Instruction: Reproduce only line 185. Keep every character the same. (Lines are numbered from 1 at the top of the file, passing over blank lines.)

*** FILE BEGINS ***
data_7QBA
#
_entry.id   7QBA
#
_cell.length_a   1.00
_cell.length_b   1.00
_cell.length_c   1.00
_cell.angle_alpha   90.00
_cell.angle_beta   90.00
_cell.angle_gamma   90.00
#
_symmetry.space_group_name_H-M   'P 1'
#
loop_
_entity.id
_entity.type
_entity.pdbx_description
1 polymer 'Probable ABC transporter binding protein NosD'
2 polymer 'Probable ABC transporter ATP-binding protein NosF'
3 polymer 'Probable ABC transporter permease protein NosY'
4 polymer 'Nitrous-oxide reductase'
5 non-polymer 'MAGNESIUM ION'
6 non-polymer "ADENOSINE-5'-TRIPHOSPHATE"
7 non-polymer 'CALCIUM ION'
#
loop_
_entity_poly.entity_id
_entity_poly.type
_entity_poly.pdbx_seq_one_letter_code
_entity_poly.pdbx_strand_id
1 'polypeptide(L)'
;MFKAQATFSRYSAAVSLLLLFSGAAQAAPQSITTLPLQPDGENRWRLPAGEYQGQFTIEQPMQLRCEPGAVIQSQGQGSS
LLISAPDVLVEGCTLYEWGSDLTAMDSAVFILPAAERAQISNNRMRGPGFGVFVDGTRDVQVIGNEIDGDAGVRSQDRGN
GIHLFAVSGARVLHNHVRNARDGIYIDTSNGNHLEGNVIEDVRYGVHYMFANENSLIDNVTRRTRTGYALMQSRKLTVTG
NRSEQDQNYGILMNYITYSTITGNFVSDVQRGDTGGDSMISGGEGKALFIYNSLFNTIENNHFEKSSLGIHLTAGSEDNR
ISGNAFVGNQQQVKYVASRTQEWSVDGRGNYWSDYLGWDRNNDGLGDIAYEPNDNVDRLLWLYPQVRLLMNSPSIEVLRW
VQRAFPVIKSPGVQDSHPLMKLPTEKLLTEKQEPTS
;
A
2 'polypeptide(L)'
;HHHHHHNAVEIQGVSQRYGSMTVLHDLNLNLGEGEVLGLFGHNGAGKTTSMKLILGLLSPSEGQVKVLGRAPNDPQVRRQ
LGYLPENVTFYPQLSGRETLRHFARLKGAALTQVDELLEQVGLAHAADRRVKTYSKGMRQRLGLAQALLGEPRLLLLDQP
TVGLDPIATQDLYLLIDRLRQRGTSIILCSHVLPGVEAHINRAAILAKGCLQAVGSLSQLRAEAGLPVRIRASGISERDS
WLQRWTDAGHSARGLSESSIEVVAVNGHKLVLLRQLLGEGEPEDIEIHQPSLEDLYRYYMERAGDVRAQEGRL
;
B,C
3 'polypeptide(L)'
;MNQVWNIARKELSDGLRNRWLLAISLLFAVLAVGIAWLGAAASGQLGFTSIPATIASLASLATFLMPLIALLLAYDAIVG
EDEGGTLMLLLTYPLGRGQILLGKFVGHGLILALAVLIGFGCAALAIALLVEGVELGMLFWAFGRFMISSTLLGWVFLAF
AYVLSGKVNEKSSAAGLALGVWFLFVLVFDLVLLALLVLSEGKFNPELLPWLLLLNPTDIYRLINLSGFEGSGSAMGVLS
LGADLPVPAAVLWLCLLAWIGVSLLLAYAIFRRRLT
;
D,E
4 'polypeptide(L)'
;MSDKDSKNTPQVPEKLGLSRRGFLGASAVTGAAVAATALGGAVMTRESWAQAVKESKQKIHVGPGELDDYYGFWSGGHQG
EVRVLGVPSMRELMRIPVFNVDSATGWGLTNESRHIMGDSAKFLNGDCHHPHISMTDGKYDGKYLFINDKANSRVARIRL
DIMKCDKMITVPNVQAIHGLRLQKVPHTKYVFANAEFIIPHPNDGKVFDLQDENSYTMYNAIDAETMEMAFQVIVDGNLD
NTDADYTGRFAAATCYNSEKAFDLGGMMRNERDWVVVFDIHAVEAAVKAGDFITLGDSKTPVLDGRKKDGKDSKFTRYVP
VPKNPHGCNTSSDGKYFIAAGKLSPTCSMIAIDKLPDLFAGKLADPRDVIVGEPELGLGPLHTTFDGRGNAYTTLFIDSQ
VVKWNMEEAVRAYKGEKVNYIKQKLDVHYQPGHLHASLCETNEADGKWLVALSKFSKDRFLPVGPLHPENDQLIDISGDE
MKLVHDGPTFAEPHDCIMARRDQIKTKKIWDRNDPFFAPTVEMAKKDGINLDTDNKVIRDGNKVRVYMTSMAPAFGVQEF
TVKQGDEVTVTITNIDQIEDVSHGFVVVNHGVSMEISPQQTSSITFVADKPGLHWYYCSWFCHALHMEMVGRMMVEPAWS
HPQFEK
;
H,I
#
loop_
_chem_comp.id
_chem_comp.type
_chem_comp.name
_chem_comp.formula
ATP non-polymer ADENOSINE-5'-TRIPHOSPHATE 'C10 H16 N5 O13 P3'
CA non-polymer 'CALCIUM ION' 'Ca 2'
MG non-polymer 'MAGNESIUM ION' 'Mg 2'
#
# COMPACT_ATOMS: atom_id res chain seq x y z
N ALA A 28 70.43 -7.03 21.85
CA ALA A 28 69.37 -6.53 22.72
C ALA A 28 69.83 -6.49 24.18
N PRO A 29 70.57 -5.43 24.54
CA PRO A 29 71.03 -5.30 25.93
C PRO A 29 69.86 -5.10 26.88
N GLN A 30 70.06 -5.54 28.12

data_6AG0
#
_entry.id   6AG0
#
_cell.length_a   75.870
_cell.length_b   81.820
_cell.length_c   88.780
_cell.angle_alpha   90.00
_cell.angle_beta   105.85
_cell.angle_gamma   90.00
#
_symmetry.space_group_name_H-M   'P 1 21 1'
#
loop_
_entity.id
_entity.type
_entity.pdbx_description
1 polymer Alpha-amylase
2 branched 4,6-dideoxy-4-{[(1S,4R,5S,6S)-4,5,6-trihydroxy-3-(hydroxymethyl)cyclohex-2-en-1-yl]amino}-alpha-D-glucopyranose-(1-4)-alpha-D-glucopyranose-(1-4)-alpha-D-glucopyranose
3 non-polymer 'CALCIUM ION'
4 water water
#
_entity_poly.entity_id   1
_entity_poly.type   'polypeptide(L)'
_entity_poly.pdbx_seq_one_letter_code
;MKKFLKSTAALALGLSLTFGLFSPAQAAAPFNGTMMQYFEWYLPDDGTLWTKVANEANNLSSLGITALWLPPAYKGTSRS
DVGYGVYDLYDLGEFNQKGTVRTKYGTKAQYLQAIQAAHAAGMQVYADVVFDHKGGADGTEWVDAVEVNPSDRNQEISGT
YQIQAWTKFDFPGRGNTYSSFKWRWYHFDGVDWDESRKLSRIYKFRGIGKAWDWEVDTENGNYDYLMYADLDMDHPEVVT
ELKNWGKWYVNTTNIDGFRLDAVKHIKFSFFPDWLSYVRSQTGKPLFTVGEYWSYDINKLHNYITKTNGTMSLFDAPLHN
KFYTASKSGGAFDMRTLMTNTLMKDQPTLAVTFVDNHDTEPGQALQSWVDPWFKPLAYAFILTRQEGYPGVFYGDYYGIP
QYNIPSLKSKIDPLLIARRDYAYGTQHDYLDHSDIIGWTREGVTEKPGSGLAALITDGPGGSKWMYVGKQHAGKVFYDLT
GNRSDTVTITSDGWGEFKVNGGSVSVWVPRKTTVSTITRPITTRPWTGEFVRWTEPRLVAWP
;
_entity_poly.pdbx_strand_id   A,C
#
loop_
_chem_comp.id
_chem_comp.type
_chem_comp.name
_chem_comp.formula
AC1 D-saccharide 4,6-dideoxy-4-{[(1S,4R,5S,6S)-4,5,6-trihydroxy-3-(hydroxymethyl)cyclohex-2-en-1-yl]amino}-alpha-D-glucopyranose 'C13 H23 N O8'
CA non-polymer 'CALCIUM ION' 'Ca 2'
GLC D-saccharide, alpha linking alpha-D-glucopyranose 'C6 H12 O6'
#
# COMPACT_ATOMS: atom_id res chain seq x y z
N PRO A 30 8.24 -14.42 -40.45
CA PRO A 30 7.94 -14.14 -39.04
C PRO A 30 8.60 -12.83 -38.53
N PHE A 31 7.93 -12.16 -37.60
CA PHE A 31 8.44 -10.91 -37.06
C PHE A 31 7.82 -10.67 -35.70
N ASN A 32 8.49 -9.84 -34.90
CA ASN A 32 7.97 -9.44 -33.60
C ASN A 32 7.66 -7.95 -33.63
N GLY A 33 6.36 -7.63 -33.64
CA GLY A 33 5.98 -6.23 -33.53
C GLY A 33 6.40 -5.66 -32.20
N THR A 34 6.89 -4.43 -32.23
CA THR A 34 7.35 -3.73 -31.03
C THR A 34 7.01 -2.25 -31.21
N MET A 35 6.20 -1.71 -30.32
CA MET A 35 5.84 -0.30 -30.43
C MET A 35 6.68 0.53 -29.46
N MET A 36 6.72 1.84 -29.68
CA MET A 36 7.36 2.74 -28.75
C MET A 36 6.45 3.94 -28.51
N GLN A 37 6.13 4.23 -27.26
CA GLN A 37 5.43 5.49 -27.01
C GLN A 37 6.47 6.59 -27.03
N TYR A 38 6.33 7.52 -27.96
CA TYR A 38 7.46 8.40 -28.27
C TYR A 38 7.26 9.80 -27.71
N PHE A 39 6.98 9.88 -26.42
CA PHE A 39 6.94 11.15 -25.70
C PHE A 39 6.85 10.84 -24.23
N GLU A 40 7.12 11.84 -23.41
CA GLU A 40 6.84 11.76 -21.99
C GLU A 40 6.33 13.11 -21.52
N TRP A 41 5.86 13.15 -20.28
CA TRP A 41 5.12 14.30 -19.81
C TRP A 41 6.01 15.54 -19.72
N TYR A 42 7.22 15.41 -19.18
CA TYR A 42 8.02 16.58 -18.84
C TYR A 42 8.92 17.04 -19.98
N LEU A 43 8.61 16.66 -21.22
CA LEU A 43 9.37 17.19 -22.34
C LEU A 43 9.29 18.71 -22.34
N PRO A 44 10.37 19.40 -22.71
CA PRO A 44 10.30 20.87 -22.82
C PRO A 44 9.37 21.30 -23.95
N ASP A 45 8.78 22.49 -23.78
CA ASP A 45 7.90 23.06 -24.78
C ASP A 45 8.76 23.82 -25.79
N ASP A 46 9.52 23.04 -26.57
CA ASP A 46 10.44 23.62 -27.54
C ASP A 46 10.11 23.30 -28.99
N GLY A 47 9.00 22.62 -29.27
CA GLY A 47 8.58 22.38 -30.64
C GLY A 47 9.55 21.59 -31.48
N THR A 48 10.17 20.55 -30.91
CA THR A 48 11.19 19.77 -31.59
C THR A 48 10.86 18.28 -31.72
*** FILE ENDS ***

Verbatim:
C THR A 48 10.86 18.28 -31.72